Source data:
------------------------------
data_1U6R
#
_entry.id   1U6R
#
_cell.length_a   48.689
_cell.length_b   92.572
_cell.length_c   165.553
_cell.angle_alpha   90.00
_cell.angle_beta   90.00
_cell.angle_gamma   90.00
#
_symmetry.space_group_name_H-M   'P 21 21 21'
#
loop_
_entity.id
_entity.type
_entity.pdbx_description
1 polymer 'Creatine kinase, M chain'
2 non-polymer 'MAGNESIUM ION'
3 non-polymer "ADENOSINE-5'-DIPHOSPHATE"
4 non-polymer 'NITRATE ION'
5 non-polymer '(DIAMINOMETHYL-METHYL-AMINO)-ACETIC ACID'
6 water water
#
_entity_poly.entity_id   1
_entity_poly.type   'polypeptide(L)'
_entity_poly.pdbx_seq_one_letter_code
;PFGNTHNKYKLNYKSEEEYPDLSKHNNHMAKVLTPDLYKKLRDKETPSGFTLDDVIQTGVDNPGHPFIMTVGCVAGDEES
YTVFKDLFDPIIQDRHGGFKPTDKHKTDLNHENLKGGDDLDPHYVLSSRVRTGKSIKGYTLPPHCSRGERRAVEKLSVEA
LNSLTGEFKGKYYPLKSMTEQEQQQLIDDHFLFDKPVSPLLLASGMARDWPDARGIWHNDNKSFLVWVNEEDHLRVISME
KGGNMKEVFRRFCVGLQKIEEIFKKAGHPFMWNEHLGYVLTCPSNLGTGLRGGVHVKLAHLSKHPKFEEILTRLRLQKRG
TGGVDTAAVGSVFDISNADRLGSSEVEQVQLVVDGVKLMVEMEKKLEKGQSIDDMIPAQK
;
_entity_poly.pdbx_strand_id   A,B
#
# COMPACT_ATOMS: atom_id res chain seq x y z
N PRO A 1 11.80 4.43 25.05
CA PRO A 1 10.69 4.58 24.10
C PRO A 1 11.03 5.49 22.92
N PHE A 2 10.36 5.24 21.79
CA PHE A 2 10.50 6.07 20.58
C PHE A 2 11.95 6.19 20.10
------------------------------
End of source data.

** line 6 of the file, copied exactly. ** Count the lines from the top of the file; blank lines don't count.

_cell.length_b   92.572